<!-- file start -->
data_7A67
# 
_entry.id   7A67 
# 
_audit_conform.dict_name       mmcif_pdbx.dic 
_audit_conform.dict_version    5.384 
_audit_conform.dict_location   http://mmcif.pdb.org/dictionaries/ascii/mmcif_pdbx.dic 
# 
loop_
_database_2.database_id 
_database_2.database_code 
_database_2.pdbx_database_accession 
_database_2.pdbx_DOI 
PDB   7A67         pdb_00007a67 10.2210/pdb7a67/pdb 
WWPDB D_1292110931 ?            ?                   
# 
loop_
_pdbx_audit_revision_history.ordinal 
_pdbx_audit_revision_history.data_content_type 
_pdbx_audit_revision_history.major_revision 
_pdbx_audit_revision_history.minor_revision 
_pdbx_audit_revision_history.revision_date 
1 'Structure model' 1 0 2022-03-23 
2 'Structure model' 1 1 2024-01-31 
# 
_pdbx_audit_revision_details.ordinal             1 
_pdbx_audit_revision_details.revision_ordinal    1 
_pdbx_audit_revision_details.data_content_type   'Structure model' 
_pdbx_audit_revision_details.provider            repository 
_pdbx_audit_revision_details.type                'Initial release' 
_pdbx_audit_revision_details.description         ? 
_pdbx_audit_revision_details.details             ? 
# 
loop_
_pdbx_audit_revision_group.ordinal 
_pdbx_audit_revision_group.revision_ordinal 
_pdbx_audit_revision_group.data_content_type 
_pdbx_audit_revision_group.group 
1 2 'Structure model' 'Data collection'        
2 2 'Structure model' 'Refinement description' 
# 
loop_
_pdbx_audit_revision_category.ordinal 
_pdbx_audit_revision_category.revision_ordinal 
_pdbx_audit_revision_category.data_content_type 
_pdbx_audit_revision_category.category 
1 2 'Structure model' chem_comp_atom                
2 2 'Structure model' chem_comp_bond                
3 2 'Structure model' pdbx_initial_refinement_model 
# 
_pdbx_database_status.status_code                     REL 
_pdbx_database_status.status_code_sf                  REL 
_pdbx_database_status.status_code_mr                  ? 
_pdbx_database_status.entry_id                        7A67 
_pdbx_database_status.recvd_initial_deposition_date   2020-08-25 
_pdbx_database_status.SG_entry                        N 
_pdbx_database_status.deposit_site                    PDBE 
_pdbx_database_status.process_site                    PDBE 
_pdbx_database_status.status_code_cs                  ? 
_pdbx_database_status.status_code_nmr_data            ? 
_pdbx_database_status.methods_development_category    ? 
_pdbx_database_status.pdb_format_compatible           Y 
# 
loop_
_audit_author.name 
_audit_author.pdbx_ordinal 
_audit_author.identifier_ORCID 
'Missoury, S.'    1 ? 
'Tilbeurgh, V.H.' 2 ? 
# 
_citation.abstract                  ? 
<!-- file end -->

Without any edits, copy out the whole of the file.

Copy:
data_7A67
# 
_entry.id   7A67 
# 
_audit_conform.dict_name       mmcif_pdbx.dic 
_audit_conform.dict_version    5.384 
_audit_conform.dict_location   http://mmcif.pdb.org/dictionaries/ascii/mmcif_pdbx.dic 
# 
loop_
_database_2.database_id 
_database_2.database_code 
_database_2.pdbx_database_accession 
_database_2.pdbx_DOI 
PDB   7A67         pdb_00007a67 10.2210/pdb7a67/pdb 
WWPDB D_1292110931 ?            ?                   
# 
loop_
_pdbx_audit_revision_history.ordinal 
_pdbx_audit_revision_history.data_content_type 
_pdbx_audit_revision_history.major_revision 
_pdbx_audit_revision_history.minor_revision 
_pdbx_audit_revision_history.revision_date 
1 'Structure model' 1 0 2022-03-23 
2 'Structure model' 1 1 2024-01-31 
# 
_pdbx_audit_revision_details.ordinal             1 
_pdbx_audit_revision_details.revision_ordinal    1 
_pdbx_audit_revision_details.data_content_type   'Structure model' 
_pdbx_audit_revision_details.provider            repository 
_pdbx_audit_revision_details.type                'Initial release' 
_pdbx_audit_revision_details.description         ? 
_pdbx_audit_revision_details.details             ? 
# 
loop_
_pdbx_audit_revision_group.ordinal 
_pdbx_audit_revision_group.revision_ordinal 
_pdbx_audit_revision_group.data_content_type 
_pdbx_audit_revision_group.group 
1 2 'Structure model' 'Data collection'        
2 2 'Structure model' 'Refinement description' 
# 
loop_
_pdbx_audit_revision_category.ordinal 
_pdbx_audit_revision_category.revision_ordinal 
_pdbx_audit_revision_category.data_content_type 
_pdbx_audit_revision_category.category 
1 2 'Structure model' chem_comp_atom                
2 2 'Structure model' chem_comp_bond                
3 2 'Structure model' pdbx_initial_refinement_model 
# 
_pdbx_database_status.status_code                     REL 
_pdbx_database_status.status_code_sf                  REL 
_pdbx_database_status.status_code_mr                  ? 
_pdbx_database_status.entry_id                        7A67 
_pdbx_database_status.recvd_initial_deposition_date   2020-08-25 
_pdbx_database_status.SG_entry                        N 
_pdbx_database_status.deposit_site                    PDBE 
_pdbx_database_status.process_site                    PDBE 
_pdbx_database_status.status_code_cs                  ? 
_pdbx_database_status.status_code_nmr_data            ? 
_pdbx_database_status.methods_development_category    ? 
_pdbx_database_status.pdb_format_compatible           Y 
# 
loop_
_audit_author.name 
_audit_author.pdbx_ordinal 
_audit_author.identifier_ORCID 
'Missoury, S.'    1 ? 
'Tilbeurgh, V.H.' 2 ? 
# 
_citation.abstract                  ? 